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Work ability assessed by patients and their GPs in new episodes of sickness certification

Work ability assessed by patients and their GPs in new episodes of sickness certification Background. Sickness certification legislation demands that work ability is reduced due to disease or injury. Most sickness certificates are issued by GPs. Assessment of work ability might introduce conflict in the doctor–patient relationship. Objectives. The aim of this study was to compare the level of work ability assessments by patients and their GPs in new episodes of sickness certification, and to explore how medical conditions and work demands are associated with the assessments. Methods. Forty nine GPs supplied data about 408 patients certified sick <8 days before questionnaires were filled in. A total of 268 (66%) patients completed corresponding questionnaires. Patients and GPs independently answered the following question using a five-point scale: “To what degree is your (the patient's) ability to perform your (his or her) ordinary, remunerative work reduced today?” Results. Work ability was assessed by patients as very much or much reduced in 66%, moderately reduced in 23% and not much or hardly reduced at all in 11% of the cases. Corresponding assessments made by GPs were 71, 27 and 2%. Patients and GPs agreed well on their assessments (± 1 answer category) in 81% (216/266) of the cases. The patients assessed work ability as more reduced the more stressful or physically strenuous their jobs were, and the older their GPs were. The GPs assessed work ability as more reduced the more their assessments were based on clinical findings. Conclusions. The agreement between work ability assessments made by patients and GPs was high, despite patients' assessments being associated with work demands and GPs' with medical conditions. Key words http://www.deepdyve.com/assets/images/DeepDyve-Logo-lg.png Family Practice Oxford University Press

Work ability assessed by patients and their GPs in new episodes of sickness certification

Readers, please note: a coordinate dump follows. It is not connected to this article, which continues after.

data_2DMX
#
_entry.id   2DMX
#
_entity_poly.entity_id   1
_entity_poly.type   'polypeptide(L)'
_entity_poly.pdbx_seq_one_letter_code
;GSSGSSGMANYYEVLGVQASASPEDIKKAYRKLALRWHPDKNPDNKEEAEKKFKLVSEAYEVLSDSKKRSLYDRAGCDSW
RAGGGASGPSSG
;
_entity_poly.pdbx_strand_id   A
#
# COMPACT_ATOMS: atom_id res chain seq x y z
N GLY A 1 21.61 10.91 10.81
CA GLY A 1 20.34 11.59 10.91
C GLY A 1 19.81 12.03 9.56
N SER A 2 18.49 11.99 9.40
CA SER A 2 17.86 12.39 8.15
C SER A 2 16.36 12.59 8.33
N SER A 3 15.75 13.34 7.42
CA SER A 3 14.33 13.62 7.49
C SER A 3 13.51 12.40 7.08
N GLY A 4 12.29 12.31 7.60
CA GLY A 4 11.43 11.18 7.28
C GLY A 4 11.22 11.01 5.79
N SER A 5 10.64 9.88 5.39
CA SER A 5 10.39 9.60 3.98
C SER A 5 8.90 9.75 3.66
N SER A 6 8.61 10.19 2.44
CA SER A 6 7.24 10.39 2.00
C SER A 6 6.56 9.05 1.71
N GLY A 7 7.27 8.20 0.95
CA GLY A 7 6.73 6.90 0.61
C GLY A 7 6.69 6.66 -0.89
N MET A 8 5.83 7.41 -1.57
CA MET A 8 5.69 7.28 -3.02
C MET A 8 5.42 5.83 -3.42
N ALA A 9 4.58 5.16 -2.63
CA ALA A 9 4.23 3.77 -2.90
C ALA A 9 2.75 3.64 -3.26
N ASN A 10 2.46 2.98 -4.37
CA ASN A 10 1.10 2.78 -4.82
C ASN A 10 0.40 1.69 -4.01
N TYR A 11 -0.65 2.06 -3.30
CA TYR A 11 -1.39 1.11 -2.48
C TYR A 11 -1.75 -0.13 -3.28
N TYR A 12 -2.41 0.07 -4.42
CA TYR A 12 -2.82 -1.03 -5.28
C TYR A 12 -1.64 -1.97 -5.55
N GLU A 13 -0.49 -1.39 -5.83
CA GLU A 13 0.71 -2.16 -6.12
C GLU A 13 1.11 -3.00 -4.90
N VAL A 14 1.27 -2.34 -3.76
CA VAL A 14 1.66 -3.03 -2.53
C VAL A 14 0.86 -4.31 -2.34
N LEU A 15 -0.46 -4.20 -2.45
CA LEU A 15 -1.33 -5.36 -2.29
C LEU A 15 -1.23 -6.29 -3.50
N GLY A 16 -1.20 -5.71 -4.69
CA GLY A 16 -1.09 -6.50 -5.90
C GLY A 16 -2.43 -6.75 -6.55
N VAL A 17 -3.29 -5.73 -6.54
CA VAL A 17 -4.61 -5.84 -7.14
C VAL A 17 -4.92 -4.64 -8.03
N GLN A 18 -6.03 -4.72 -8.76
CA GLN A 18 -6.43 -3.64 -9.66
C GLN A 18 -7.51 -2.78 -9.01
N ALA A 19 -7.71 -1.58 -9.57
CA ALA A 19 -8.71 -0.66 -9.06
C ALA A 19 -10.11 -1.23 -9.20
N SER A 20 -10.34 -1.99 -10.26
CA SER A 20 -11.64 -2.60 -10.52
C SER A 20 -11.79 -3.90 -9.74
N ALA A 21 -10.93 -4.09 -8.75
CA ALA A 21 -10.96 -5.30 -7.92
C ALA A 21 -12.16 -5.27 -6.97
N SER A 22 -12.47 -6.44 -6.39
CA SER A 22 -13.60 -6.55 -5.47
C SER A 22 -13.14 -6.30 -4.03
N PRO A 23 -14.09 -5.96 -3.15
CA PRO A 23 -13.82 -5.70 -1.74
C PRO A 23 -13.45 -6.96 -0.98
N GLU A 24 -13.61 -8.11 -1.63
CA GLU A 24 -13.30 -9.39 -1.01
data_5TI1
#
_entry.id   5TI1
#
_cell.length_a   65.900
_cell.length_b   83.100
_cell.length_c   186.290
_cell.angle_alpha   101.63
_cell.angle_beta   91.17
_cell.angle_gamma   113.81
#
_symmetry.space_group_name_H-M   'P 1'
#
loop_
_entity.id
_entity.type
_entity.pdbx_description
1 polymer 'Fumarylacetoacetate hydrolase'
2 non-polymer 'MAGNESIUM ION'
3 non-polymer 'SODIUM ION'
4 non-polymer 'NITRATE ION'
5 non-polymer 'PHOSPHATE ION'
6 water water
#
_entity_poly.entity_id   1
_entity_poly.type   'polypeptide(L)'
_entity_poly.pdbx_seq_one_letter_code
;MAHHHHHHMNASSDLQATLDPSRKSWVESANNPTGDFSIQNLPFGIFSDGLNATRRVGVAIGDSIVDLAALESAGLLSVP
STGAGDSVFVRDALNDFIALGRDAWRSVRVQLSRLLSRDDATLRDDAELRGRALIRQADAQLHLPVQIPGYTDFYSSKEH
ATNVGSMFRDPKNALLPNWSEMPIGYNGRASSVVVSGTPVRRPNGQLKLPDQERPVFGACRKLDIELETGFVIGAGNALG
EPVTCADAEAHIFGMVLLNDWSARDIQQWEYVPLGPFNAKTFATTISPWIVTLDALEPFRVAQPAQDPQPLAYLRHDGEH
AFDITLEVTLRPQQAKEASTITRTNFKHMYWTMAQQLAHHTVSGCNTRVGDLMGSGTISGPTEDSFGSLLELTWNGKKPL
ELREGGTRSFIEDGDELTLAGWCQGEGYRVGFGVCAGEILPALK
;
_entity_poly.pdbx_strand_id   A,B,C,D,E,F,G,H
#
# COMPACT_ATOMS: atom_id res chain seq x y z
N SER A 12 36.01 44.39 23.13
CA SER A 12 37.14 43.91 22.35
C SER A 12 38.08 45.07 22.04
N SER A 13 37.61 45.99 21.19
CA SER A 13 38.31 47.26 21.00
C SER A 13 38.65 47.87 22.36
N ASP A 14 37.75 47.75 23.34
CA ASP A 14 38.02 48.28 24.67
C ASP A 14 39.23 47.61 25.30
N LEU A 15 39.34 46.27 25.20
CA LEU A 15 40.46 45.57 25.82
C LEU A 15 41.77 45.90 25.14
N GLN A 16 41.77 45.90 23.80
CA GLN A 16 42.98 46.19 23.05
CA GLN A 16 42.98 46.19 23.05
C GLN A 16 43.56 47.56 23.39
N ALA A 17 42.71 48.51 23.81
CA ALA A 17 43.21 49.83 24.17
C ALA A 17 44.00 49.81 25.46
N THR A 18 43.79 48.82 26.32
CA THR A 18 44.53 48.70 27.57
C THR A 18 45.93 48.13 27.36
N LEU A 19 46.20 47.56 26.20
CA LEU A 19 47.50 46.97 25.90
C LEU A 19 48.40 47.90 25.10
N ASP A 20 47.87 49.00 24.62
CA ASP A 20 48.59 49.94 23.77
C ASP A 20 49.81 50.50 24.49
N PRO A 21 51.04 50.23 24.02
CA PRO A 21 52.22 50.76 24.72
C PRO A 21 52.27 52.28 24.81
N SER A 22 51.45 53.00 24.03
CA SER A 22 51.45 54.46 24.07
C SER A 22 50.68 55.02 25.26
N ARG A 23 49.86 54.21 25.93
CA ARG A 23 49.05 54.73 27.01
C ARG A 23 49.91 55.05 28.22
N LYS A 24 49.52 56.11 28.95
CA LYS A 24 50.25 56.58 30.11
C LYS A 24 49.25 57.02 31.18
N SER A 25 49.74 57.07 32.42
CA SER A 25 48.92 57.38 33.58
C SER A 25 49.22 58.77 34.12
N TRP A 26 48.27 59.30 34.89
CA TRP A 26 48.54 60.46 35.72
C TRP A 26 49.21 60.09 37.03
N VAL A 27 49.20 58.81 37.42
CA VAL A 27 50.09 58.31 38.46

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References (20)

Publisher
Oxford University Press
Copyright
Copyright © 2015 Oxford University Press
ISSN
0263-2136
eISSN
1460-2229
DOI
10.1093/fampra/17.2.139
Publisher site
See Article on Publisher Site

Abstract

Background. Sickness certification legislation demands that work ability is reduced due to disease or injury. Most sickness certificates are issued by GPs. Assessment of work ability might introduce conflict in the doctor–patient relationship. Objectives. The aim of this study was to compare the level of work ability assessments by patients and their GPs in new episodes of sickness certification, and to explore how medical conditions and work demands are associated with the assessments. Methods. Forty nine GPs supplied data about 408 patients certified sick <8 days before questionnaires were filled in. A total of 268 (66%) patients completed corresponding questionnaires. Patients and GPs independently answered the following question using a five-point scale: “To what degree is your (the patient's) ability to perform your (his or her) ordinary, remunerative work reduced today?” Results. Work ability was assessed by patients as very much or much reduced in 66%, moderately reduced in 23% and not much or hardly reduced at all in 11% of the cases. Corresponding assessments made by GPs were 71, 27 and 2%. Patients and GPs agreed well on their assessments (± 1 answer category) in 81% (216/266) of the cases. The patients assessed work ability as more reduced the more stressful or physically strenuous their jobs were, and the older their GPs were. The GPs assessed work ability as more reduced the more their assessments were based on clinical findings. Conclusions. The agreement between work ability assessments made by patients and GPs was high, despite patients' assessments being associated with work demands and GPs' with medical conditions. Key words

Journal

Family PracticeOxford University Press

Published: Apr 1, 2000

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